Modes

A Comprehensive Guide To Musical Modes

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Modes

In modern Western music theory, a mode is a way of ordering the notes of a scale according to the intervals they form with the tonic note. This is why modes provide a vocabulary for a melody.

Modes

The concept of modes in music reflects a tradition dating back to the Middle Ages, itself inspired by the theory of ancient Greek music. There are seven modal scales that are related to the familiar major and minor keys in the modern Western music theory. Although they seem like they are a bunch of new scales, we can tell that they are displaced versions of already existing scales.

So we start a scale from its tonic or a point other than the tonic and build the scale normally. We will use mostly major scales as references for our modes. But know that other scales can be displaced in a similar manner too.

How can we build modes?

There are seven unique notes in a major scale. If we start from any of these degrees and build the same major scale on those degrees, we can build modes easily. Although this may seem confusing at first, you will understand that it is actually an easy concept. Let’s learn about all of these seven modes now.

Ionian (I)

Ionian mode is a musical mode that is essentially the same as the major scale of tonal music. If we start building a major scale from its tonic note, we basically build its Ionian mode as well as a major scale. It is the first and the easiest mode to understand. Let’s build an Ionian mode on the note C.

C Ionian
C Ionian

As you can see, it is essentially the same as C major scale. It starts with the tonic note C and continues just a normal major scale. So we can call C major scale as C Ionian too. The sequence of intervals of an Ionian mode is:

Whole-Whole-Half-Whole-Whole-Whole-Half 

It is also same as a major scale.

We can describe the mood of Ionian mode as happy, bright and majestic. For example, “Mary Had A Little Lamb”

All Ionian Modes

Now let’s see all Ionian modes we can build.

C Flat Ionian
C Flat Ionian
C Ionian
C Ionian
C Sharp Ionian
C Sharp Ionian
D Flat Ionian
D Flat Ionian
D Ionian
D Ionian
E Flat Ionian
E Flat Ionian
E Ionian
E Ionian
F Ionian
F Ionian
F Sharp Ionian
F Sharp Ionian
G Flat Ionian
G Flat Ionian
G Ionian
G Ionian
A Flat Ionian
A Flat Ionian
A Ionian
A Ionian
B Flat Ionian
B Flat Ionian
B Ionian
B Ionian

As you can see, all Ionian modes use the same accidentals of their relative major scales.

Dorian (II)

Dorian mode is the second mode. If we displace a major scale to its second degree and build the same major scale from there, we basically build a Dorian mode. Let’s build a Dorian mode on the note D now.

D Dorian
D Dorian

In this example, you can see D Dorian mode. It starts with the second note of C major scale which is D and continues with the notes of C major scale. In other words, we can call a C major scale starting on the note D as D Dorian mode. The sequence of intervals of a Dorian mode is:

Whole-Half-Whole-Whole-Whole-Half-Whole

The Dorian mode is very similar to the modern natural minor scale. In fact, the only difference between a Dorian mode and a natural minor scale is its sixth degree. While a natural minor scale has a minor sixth interval above the tonic, the Dorian mode has a major sixth above the tonic. This means that other than displacing a major scale to its second degree if we know a natural minor scale, we can build a Dorian mode too. If we raise the sixth degree of a natural minor scale by a half step, we basically build a Dorian mode of that scale. Let’s see an example.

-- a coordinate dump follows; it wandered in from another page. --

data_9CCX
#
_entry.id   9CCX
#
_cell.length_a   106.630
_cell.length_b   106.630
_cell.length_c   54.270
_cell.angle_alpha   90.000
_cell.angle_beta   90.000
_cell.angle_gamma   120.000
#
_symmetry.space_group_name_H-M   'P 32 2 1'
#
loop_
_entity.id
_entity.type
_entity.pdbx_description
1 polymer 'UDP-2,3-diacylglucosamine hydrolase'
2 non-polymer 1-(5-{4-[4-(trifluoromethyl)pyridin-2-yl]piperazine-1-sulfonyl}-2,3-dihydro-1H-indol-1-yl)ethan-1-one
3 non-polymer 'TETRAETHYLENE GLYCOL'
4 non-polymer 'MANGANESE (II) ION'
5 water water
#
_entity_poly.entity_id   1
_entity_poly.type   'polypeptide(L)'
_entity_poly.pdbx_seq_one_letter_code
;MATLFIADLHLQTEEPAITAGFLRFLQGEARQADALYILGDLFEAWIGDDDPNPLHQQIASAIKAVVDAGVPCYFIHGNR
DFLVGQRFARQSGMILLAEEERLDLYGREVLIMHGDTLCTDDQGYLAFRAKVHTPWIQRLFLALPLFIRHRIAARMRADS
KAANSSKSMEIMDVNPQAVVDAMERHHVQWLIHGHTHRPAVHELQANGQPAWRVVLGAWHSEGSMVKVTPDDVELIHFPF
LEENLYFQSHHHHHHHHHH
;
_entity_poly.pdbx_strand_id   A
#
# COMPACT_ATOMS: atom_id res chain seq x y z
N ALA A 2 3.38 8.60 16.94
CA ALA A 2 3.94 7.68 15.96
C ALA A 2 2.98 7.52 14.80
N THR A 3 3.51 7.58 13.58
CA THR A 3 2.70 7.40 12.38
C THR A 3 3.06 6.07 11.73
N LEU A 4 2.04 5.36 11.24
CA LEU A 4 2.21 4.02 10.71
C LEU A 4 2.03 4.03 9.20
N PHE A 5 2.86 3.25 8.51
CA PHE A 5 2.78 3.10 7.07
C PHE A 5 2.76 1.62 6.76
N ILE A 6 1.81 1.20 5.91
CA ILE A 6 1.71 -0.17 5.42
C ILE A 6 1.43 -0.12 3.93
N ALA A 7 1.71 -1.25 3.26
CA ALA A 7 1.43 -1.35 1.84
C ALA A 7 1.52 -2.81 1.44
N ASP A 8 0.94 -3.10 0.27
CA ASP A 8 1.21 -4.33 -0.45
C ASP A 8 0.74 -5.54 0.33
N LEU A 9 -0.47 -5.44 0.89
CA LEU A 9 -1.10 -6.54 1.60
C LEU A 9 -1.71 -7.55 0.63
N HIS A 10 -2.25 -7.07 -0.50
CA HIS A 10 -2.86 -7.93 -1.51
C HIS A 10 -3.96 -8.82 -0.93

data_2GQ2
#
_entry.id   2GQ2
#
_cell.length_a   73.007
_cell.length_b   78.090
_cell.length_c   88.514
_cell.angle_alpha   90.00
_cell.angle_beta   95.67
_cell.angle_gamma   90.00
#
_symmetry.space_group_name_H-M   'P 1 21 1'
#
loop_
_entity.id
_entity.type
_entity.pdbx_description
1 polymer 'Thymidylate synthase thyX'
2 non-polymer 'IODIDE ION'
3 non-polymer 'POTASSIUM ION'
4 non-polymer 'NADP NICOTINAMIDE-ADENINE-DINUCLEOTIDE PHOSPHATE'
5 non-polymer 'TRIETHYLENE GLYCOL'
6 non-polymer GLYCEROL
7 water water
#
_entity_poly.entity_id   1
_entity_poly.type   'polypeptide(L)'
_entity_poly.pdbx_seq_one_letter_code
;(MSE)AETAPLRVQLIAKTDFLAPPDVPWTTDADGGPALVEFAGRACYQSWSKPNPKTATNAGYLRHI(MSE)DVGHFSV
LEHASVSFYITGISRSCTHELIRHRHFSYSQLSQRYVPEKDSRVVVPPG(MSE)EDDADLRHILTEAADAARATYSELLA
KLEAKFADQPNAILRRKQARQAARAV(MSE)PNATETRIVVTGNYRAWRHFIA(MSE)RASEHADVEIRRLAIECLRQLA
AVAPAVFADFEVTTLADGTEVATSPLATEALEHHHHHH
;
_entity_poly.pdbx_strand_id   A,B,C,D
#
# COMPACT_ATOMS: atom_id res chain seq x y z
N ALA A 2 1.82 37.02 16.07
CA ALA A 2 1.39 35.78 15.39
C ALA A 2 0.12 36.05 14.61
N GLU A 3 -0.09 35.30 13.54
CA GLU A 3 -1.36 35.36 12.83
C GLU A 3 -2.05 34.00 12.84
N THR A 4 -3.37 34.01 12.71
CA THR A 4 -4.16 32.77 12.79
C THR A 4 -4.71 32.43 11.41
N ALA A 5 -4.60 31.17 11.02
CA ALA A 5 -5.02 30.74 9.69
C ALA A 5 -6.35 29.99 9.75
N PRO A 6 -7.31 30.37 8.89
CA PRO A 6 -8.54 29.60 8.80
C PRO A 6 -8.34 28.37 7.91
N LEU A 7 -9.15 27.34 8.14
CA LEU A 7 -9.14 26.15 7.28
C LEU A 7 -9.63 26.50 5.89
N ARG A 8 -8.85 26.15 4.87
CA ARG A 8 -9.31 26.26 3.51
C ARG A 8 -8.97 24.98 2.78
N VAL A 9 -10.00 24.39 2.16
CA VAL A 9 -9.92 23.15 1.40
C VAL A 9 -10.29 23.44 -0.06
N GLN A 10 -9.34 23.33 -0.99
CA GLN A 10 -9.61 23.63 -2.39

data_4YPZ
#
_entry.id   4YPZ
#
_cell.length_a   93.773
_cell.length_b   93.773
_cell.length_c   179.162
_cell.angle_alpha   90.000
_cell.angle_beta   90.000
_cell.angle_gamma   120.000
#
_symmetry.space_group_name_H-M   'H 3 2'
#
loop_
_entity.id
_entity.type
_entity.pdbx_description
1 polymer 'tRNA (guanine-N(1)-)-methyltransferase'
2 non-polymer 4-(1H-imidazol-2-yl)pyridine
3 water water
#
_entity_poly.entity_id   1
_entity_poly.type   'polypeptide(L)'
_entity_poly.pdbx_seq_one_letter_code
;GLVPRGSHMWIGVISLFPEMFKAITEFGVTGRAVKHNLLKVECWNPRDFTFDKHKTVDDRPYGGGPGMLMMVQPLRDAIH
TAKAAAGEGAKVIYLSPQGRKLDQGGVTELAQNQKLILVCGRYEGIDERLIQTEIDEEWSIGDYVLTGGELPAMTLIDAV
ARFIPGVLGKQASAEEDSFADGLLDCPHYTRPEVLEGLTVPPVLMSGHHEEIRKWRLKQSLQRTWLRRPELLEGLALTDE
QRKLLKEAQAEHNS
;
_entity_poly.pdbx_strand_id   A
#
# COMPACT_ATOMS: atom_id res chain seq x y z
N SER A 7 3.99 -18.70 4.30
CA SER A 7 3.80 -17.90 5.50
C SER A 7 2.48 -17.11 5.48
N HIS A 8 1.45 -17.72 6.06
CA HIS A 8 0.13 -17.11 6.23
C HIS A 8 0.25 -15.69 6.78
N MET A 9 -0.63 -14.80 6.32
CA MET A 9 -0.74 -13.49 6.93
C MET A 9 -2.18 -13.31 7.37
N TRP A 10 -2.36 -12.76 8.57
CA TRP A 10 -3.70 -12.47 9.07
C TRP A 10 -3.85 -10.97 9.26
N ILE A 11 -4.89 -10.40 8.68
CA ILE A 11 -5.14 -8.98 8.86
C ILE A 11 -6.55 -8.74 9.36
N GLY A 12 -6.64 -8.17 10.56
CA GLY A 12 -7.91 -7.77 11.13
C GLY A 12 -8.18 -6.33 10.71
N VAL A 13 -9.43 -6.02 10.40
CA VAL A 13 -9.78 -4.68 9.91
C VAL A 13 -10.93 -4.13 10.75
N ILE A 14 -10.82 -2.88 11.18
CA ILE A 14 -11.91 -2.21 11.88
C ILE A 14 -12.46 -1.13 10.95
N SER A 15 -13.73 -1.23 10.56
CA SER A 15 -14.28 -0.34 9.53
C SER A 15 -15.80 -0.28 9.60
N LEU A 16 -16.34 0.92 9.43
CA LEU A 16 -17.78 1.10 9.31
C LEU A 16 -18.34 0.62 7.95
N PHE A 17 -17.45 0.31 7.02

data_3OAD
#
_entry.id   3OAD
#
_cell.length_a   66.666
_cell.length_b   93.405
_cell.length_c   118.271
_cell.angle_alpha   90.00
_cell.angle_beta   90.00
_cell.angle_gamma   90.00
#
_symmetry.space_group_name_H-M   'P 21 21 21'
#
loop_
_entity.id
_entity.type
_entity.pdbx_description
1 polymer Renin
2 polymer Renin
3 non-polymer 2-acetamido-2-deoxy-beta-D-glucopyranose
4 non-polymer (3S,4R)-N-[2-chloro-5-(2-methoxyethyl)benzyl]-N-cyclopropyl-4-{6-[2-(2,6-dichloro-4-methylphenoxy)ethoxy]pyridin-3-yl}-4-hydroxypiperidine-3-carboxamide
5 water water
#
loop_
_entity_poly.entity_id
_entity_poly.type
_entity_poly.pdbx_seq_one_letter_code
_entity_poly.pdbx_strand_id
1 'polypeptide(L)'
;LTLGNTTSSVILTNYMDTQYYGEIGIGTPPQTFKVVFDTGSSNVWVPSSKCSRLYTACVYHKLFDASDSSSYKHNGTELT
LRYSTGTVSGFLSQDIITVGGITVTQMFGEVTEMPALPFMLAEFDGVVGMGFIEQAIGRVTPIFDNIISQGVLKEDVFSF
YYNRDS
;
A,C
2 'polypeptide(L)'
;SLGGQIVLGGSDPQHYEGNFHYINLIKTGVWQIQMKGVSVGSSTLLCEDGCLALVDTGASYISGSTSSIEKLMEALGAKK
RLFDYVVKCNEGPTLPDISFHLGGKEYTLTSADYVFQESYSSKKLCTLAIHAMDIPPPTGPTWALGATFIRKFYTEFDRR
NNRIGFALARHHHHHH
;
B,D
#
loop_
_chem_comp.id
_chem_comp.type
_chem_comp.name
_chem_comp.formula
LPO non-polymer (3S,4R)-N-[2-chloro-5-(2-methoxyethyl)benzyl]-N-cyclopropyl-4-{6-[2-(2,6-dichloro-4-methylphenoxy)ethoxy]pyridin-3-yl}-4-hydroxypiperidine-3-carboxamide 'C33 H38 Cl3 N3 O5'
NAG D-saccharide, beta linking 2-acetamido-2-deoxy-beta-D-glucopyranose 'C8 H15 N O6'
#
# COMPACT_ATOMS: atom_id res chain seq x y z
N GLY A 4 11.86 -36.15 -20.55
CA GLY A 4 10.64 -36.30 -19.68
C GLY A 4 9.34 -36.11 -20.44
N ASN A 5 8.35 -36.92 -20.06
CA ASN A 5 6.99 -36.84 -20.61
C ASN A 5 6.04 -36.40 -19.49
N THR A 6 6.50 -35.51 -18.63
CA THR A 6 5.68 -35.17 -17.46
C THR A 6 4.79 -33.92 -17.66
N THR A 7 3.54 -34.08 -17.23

D natural minor scale
D natural minor scale

In this example, there is D natural minor scale. Let’s build D Dorian mode now.

D Dorian
D Dorian

As you can see, if we raise the sixth degree of the D natural minor scale by a half step, we can build D Dorian mode.

We can describe the mood of Dorian mode as sophisticated and jazzy. For example “So What” by Miles Davis.

All Dorian Modes

Now let’s see all Dorian modes we can build.

C Dorian
C Dorian
C Sharp Dorian
C Sharp Dorian
D Flat Dorian
D Flat Dorian
D Dorian
D Dorian
D Sharp Dorian
D Sharp Dorian
E Flat Dorian
E Flat Dorian
E Dorian
E Dorian
F Dorian
F Dorian
F Sharp Dorian
F Sharp Dorian
G Dorian
G Dorian
G Sharp Dorian
G Sharp Dorian
A Flat Dorian
A Flat Dorian
A Dorian
A Dorian
B Flat Dorian
B Flat Dorian
B Dorian
B Dorian

As you can see, all Dorian modes use the same accidentals of their relative major scales.

Phrygian (III)

Phrygian is the third mode. If we displace a major scale to its third degree and build the same major scale from there, we basically build a Phrygian mode. Let’s build a Phrygian mode on the note E now.

E Phrygian
E Phrygian

In this example, you can see E Phrygian mode. It starts with the third note of C major scale which is E and continues with the notes of C major scale. In other words, we can call a C major scale starting on the note E as E Phrygian mode. The sequence of intervals of a Phrygian mode is:

Half-Whole-Whole-Whole-Half-Whole-Whole

The Phrygian mode is very similar to the modern natural minor scale too. In fact, the only difference between a Phrygian mode and a natural minor scale is its second degree. While a natural minor scale has a Major second interval above the tonic, the Phrygian mode has a minor second above the tonic. This means that we can also build a Phrygian mode by lowering the second degree of a natural minor scale by a half step. Let’s see an example.